Stars: Michael Parle, Jack Dean-Shepherd, Claire Blennerhassett, Sarah Louise Carney, Aidan O’Sullivan, Eoin Leahy, Kieran Kelly, Michael McLaughlin, Philip Doherty | Written and Directed by Gerard Lough
Night People is an Irish anthology horror – comprising of three tales – from writer and director Gerard Lough. Clearly made on a low budget, that doesn’t dampen the enthusiasm and vision that Lough has pumped into the film.
Starting in a manner reminiscent of recent anthology horror V/H/S, two shifty types break into a house with a plan to burn it to the ground. While they wait for their window of opportunity, they entertain themselves by telling creepy stories. Each takes a turn, which forms the first and second stories of the anthology, and the wrap up with our two protagonists forms the third tale.
The first story revolves around a strange artefact, and the double crossing and doubt that can interfere with a friendship when greed and uncertainty sets in. The second, in a tonal shift, deals with a sexual “fixer”; a woman who makes a living arranging encounters for those with unconventional preferences.
The performances throughout are surprisingly good. There are one or two slightly flatter turns, but for the most part everyone represents themselves well. Of particularly note is Michael Parle playing one half of the duo in the film’s interleaved story. He’s a real delight. He looks suitably creepy, and has great charisma. It’s a bit of shame he isn’t given more to do, and his performance overshadows some of the performances within the other segments. Also of note is Claire Blennerhassett who plays the second story’s fixer Faustina. That character name should give you some clue to as to where that particular story goes too.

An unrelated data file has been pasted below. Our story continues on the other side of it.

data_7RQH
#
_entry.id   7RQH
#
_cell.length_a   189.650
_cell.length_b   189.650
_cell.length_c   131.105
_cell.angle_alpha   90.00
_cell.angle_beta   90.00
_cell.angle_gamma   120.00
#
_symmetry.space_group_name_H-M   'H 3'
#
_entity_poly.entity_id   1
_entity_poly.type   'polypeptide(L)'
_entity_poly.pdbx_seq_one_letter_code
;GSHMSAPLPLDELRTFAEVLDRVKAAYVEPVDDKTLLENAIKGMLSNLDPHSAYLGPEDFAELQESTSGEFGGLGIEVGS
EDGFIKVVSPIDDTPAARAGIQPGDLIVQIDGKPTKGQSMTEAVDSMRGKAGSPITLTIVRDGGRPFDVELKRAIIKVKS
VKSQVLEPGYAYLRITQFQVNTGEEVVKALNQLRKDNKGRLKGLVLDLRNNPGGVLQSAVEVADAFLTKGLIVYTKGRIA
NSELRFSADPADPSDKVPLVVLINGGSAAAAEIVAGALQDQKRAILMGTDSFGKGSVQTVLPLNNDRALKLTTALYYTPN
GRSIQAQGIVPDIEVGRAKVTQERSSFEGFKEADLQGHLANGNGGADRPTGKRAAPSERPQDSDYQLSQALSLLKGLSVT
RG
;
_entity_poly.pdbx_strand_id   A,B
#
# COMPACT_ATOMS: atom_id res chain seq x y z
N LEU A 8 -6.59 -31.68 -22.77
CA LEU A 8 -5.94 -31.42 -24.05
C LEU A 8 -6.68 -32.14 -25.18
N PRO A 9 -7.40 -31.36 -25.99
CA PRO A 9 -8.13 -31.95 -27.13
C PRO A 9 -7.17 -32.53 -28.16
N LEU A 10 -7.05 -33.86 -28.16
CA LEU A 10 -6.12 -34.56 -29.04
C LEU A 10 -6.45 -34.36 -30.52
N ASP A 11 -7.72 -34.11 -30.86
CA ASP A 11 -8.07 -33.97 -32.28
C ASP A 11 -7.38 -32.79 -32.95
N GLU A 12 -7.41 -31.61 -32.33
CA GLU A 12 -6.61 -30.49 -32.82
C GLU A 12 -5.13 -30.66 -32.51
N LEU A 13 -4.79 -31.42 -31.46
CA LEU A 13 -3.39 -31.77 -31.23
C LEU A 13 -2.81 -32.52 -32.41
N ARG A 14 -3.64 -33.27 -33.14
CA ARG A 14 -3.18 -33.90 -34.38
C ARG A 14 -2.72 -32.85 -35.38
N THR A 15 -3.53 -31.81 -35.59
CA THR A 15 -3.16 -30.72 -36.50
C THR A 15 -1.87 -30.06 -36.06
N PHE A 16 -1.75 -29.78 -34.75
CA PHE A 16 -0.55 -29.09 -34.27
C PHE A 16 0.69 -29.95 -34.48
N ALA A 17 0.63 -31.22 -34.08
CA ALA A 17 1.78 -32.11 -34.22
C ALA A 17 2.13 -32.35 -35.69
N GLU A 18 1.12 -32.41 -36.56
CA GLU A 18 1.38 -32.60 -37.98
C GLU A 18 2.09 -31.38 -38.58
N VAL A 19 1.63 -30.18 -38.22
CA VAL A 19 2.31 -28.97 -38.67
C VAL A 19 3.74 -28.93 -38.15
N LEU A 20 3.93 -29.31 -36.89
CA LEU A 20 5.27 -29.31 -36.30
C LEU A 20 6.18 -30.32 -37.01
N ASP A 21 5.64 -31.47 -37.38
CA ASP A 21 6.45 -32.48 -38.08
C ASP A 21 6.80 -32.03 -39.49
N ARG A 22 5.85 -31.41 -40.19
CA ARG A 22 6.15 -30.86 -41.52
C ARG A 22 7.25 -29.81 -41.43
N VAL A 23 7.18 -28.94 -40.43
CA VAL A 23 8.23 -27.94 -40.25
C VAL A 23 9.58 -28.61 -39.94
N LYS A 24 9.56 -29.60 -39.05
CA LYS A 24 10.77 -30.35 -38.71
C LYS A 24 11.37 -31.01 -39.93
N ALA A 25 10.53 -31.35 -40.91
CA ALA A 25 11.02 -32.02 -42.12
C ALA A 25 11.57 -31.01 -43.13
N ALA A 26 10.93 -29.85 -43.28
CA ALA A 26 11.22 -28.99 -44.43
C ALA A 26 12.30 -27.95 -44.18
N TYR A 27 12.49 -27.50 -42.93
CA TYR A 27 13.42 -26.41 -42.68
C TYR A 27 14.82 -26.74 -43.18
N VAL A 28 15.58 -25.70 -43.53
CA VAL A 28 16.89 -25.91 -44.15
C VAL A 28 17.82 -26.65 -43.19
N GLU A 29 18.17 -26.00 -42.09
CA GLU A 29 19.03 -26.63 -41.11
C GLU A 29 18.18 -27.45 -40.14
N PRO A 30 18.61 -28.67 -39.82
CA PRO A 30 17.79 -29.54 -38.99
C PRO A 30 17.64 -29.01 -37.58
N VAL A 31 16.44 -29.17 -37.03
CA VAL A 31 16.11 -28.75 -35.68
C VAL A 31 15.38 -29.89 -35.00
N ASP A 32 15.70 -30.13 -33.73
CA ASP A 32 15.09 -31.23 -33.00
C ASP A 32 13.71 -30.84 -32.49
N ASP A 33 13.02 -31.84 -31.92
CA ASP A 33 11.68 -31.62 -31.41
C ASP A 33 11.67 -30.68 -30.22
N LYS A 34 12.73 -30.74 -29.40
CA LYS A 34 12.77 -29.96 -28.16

The film is mostly well shot, at times at the mercy of its low budget, but there’s some lovely night work and use of lens flare. It’s also accompanied by a great electronic soundtrack from Cian Furlong. I found that despite the low budget, I was genuinely interested to see where each story ended up. Various details are left open ended, which I actually quite enjoyed. There’s scope to fill in your own “head cannon” and develop some of the blanks that the film presents. The second story in particular deals with some really interesting issues, with a script that never feels clunky or awkward.
The special effects are respectable for the budget too. There are a couple of central props for each story which are well conceived and don’t look out of place on film. Enough care’s been taken when using CGI effects to make sure they don’t try to do too much, which is a wise choice.
Night People is not a particularly fast-paced offering. It can be pretty talky, and it did feel that at times the editing could have been a bit tighter. I felt like the overall runtime could have been trimmed down a little – but maybe I just wanted to get back and see more of Michael Parle!
If you’re willing to look beyond it’s low budget and just enjoy the story telling and ambition, Night People could well be of interest to you. I’m not sure I’ve ever come across an Irish horror anthology before, so it also has that unique distinction.
After successfully screening across Ireland, Night People comes to VOD worldwide on May 9th.